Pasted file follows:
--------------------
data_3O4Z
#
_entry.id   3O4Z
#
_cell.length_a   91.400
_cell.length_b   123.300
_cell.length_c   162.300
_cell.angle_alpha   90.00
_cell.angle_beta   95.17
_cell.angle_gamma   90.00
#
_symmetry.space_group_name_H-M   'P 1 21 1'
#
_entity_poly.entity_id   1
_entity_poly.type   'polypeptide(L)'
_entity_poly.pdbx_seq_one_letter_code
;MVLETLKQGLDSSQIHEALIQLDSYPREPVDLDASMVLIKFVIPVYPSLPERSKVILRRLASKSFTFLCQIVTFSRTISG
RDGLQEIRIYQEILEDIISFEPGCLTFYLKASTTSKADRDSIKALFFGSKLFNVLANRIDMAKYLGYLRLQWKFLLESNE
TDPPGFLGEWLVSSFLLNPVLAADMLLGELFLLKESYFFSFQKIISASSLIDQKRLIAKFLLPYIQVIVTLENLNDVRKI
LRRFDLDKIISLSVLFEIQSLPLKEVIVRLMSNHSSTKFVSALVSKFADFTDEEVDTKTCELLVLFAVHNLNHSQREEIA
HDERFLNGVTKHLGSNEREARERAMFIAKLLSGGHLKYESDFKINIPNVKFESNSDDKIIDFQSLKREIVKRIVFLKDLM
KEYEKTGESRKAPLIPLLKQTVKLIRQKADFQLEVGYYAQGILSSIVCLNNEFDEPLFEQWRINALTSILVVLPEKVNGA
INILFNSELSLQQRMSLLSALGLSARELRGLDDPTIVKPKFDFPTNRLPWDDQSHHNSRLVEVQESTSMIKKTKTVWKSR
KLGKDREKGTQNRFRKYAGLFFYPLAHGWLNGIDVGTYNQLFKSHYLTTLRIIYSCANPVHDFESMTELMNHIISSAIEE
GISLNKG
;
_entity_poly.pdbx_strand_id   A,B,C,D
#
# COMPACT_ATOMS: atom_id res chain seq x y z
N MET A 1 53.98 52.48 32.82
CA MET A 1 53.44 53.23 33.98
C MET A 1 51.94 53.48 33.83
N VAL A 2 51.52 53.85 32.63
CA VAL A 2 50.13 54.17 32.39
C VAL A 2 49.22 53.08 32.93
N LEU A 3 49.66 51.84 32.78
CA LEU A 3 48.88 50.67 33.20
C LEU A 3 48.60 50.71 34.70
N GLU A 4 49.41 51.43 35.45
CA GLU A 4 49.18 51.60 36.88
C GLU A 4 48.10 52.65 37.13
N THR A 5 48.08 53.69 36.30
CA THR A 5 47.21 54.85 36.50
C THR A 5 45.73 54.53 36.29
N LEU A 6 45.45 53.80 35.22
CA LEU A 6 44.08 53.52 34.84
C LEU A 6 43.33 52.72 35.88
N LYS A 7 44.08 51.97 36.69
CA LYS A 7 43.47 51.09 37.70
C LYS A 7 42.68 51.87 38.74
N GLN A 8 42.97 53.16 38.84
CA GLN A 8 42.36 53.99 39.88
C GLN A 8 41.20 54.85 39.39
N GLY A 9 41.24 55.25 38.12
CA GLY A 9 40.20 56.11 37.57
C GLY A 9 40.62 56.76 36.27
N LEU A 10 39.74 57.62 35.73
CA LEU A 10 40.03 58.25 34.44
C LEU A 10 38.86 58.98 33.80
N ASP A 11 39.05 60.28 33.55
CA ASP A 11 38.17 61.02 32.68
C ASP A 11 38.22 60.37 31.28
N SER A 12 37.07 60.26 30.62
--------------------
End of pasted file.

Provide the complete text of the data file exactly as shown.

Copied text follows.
data_3O4Z
#
_entry.id   3O4Z
#
_cell.length_a   91.400
_cell.length_b   123.300
_cell.length_c   162.300
_cell.angle_alpha   90.00
_cell.angle_beta   95.17
_cell.angle_gamma   90.00
#
_symmetry.space_group_name_H-M   'P 1 21 1'
#
_entity_poly.entity_id   1
_entity_poly.type   'polypeptide(L)'
_entity_poly.pdbx_seq_one_letter_code
;MVLETLKQGLDSSQIHEALIQLDSYPREPVDLDASMVLIKFVIPVYPSLPERSKVILRRLASKSFTFLCQIVTFSRTISG
RDGLQEIRIYQEILEDIISFEPGCLTFYLKASTTSKADRDSIKALFFGSKLFNVLANRIDMAKYLGYLRLQWKFLLESNE
TDPPGFLGEWLVSSFLLNPVLAADMLLGELFLLKESYFFSFQKIISASSLIDQKRLIAKFLLPYIQVIVTLENLNDVRKI
LRRFDLDKIISLSVLFEIQSLPLKEVIVRLMSNHSSTKFVSALVSKFADFTDEEVDTKTCELLVLFAVHNLNHSQREEIA
HDERFLNGVTKHLGSNEREARERAMFIAKLLSGGHLKYESDFKINIPNVKFESNSDDKIIDFQSLKREIVKRIVFLKDLM
KEYEKTGESRKAPLIPLLKQTVKLIRQKADFQLEVGYYAQGILSSIVCLNNEFDEPLFEQWRINALTSILVVLPEKVNGA
INILFNSELSLQQRMSLLSALGLSARELRGLDDPTIVKPKFDFPTNRLPWDDQSHHNSRLVEVQESTSMIKKTKTVWKSR
KLGKDREKGTQNRFRKYAGLFFYPLAHGWLNGIDVGTYNQLFKSHYLTTLRIIYSCANPVHDFESMTELMNHIISSAIEE
GISLNKG
;
_entity_poly.pdbx_strand_id   A,B,C,D
#
# COMPACT_ATOMS: atom_id res chain seq x y z
N MET A 1 53.98 52.48 32.82
CA MET A 1 53.44 53.23 33.98
C MET A 1 51.94 53.48 33.83
N VAL A 2 51.52 53.85 32.63
CA VAL A 2 50.13 54.17 32.39
C VAL A 2 49.22 53.08 32.93
N LEU A 3 49.66 51.84 32.78
CA LEU A 3 48.88 50.67 33.20
C LEU A 3 48.60 50.71 34.70
N GLU A 4 49.41 51.43 35.45
CA GLU A 4 49.18 51.60 36.88
C GLU A 4 48.10 52.65 37.13
N THR A 5 48.08 53.69 36.30
CA THR A 5 47.21 54.85 36.50
C THR A 5 45.73 54.53 36.29
N LEU A 6 45.45 53.80 35.22
CA LEU A 6 44.08 53.52 34.84
C LEU A 6 43.33 52.72 35.88
N LYS A 7 44.08 51.97 36.69
CA LYS A 7 43.47 51.09 37.70
C LYS A 7 42.68 51.87 38.74
N GLN A 8 42.97 53.16 38.84
CA GLN A 8 42.36 53.99 39.88
C GLN A 8 41.20 54.85 39.39
N GLY A 9 41.24 55.25 38.12
CA GLY A 9 40.20 56.11 37.57
C GLY A 9 40.62 56.76 36.27
N LEU A 10 39.74 57.62 35.73
CA LEU A 10 40.03 58.25 34.44
C LEU A 10 38.86 58.98 33.80
N ASP A 11 39.05 60.28 33.55
CA ASP A 11 38.17 61.02 32.68
C ASP A 11 38.22 60.37 31.28
N SER A 12 37.07 60.26 30.62